This is made up of multiple sheets of cathode, anode and separator – which can then be stacked on top of each other like the filling in a Subway! This end result is a cubic shape which is then packaged into an aluminium and plastic frame.
With that said, let’s back up a bit and drill down into the detail. The first thing is to create the sheets of cathode and anode, which arrive in the factory as a big metallic calender roll (just like a big master roll of carpet):
(thanks to the handy video from MotoManTV)
This then goes through a set of processes:
- Mixing: creating the lithium slurry compound via giant mixers.
- Coating: the lithium compound is applied to the metallic roll.
- Drying: the resulting electrode roll is then dried in very high temperatures (and very low humidity conditions), which reduces cracking of the surface material.
- Pressing: a roll pressing machine is then used to repeatedly apply pressure to the roll, which increases its density and thus gives it higher energy/power capacity per volume, along with improve electric conductivity and material adhesiveness.
- Slitting/Cutting: the final worked sheets are cut down to the required length with highly precise cutting tools to avoid frayed edges, and they will be cut small enough to fit into the final battery cell.
At this point we end up with a flat ‘electrode sheet’ (known as a cell layer). These individual cell layers are then stacked on top of each other in the form of anode, separator and then cathode to end with up:
(thanks to the handy video from Lithium Battery Company)
Each layer is connected with a tab, which is what you can see sticking out on the image above. These tabs are stuck or welded together, and the layers are laminated with aluminium foil. Finally, the liquid electrolyte solution is injected in-between the layers which allow the ions to travel between the two electrodes.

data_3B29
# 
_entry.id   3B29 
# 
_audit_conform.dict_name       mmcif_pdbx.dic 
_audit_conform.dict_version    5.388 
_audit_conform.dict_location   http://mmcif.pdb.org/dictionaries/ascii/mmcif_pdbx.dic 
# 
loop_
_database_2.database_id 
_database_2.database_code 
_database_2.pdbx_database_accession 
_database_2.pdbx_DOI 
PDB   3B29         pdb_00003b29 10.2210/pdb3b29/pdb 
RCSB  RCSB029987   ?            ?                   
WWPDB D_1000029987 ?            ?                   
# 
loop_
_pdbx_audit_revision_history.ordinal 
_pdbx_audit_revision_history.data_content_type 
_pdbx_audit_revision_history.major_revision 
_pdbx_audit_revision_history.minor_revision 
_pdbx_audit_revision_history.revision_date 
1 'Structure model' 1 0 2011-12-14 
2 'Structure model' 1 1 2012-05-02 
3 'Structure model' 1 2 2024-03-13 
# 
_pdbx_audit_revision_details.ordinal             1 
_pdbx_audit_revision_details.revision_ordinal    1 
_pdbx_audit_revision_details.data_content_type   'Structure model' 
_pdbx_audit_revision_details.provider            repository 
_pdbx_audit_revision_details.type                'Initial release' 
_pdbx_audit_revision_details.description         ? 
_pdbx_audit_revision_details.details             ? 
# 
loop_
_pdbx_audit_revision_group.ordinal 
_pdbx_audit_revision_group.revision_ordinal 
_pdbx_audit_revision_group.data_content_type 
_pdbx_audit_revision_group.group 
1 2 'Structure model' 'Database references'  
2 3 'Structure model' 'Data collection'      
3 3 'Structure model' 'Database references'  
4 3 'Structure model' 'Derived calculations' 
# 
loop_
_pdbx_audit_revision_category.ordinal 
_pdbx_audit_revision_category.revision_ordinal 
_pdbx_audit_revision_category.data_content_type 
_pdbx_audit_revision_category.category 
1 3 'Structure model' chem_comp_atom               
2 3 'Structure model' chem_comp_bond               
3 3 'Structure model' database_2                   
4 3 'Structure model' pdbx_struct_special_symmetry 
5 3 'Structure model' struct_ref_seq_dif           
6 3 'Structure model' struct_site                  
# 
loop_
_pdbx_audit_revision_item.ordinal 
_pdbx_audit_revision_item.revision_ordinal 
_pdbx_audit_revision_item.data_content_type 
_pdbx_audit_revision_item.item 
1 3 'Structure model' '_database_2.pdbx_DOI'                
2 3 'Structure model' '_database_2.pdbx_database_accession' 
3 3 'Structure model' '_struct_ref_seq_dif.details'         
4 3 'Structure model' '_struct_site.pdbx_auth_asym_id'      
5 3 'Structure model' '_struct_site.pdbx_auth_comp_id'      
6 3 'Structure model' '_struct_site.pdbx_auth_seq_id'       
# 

At this point, the flat battery cell is finished. We have a fairly durable item which can charge and discharge as required. However they cannot go straight into a battery module and the final product: like a good cheese or wine [or both together: aged cheese and wine go great together… but back to the article!], the cell needs to be aged over time. They are also charged and discharged to activate the cell regularly and ensure its electrical properties are as expected.
Creating A Battery Module
Just like cell layers were stacked on top of each other to create a battery cell, the finalised battery cells are then stacked on top of each other within a metal (aluminium/steel) or plastic frame which is purpose built.
As mentioned earlier, the module protects the individual cells from both heat and vibrations. This is achieved by applying resins and/or thermal interface material between each cell layer (like we have cheese or sauce between the main ingredients of a sandwich!). There might also be more active cooling mechanisms applied, hence the necessary materials (as we discuss later) will be fitted in-between the cells as well.
Every car manufacturer has a different number of battery cells per battery module: some might have just four cells per module, leading to a module which looks like:
(thanks to the handy video from MotoManTV)
Other car manufacturers may have more cells per module, or they might have much larger battery cells leading to much larger battery modules (and then fewer modules in the battery pack):